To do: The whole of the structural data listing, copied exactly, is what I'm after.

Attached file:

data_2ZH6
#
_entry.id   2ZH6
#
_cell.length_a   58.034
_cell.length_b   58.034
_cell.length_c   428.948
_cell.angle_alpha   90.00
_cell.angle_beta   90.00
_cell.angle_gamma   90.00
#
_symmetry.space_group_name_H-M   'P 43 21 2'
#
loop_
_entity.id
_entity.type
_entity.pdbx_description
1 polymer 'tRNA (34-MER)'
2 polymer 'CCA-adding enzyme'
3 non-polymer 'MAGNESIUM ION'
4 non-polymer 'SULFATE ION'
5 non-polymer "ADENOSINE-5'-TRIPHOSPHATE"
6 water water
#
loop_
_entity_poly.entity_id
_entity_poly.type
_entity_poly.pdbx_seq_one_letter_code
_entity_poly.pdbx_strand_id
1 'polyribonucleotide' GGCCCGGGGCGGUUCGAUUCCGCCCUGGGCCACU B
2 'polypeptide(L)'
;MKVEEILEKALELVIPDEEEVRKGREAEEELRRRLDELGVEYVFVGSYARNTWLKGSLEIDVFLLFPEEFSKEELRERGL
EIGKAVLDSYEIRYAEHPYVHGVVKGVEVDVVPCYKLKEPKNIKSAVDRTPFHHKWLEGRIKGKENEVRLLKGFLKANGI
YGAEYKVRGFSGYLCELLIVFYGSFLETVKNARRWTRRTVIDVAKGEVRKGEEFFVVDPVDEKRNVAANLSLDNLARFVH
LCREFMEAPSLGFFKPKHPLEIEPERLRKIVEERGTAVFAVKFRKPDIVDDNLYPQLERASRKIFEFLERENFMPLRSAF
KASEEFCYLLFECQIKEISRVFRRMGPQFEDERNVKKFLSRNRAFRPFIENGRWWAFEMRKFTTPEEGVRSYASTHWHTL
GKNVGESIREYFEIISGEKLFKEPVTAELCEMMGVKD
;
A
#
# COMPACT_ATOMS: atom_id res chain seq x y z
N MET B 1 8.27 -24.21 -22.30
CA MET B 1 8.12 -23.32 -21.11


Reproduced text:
data_2ZH6
#
_entry.id   2ZH6
#
_cell.length_a   58.034
_cell.length_b   58.034
_cell.length_c   428.948
_cell.angle_alpha   90.00
_cell.angle_beta   90.00
_cell.angle_gamma   90.00
#
_symmetry.space_group_name_H-M   'P 43 21 2'
#
loop_
_entity.id
_entity.type
_entity.pdbx_description
1 polymer 'tRNA (34-MER)'
2 polymer 'CCA-adding enzyme'
3 non-polymer 'MAGNESIUM ION'
4 non-polymer 'SULFATE ION'
5 non-polymer "ADENOSINE-5'-TRIPHOSPHATE"
6 water water
#
loop_
_entity_poly.entity_id
_entity_poly.type
_entity_poly.pdbx_seq_one_letter_code
_entity_poly.pdbx_strand_id
1 'polyribonucleotide' GGCCCGGGGCGGUUCGAUUCCGCCCUGGGCCACU B
2 'polypeptide(L)'
;MKVEEILEKALELVIPDEEEVRKGREAEEELRRRLDELGVEYVFVGSYARNTWLKGSLEIDVFLLFPEEFSKEELRERGL
EIGKAVLDSYEIRYAEHPYVHGVVKGVEVDVVPCYKLKEPKNIKSAVDRTPFHHKWLEGRIKGKENEVRLLKGFLKANGI
YGAEYKVRGFSGYLCELLIVFYGSFLETVKNARRWTRRTVIDVAKGEVRKGEEFFVVDPVDEKRNVAANLSLDNLARFVH
LCREFMEAPSLGFFKPKHPLEIEPERLRKIVEERGTAVFAVKFRKPDIVDDNLYPQLERASRKIFEFLERENFMPLRSAF
KASEEFCYLLFECQIKEISRVFRRMGPQFEDERNVKKFLSRNRAFRPFIENGRWWAFEMRKFTTPEEGVRSYASTHWHTL
GKNVGESIREYFEIISGEKLFKEPVTAELCEMMGVKD
;
A
#
# COMPACT_ATOMS: atom_id res chain seq x y z
N MET B 1 8.27 -24.21 -22.30
CA MET B 1 8.12 -23.32 -21.11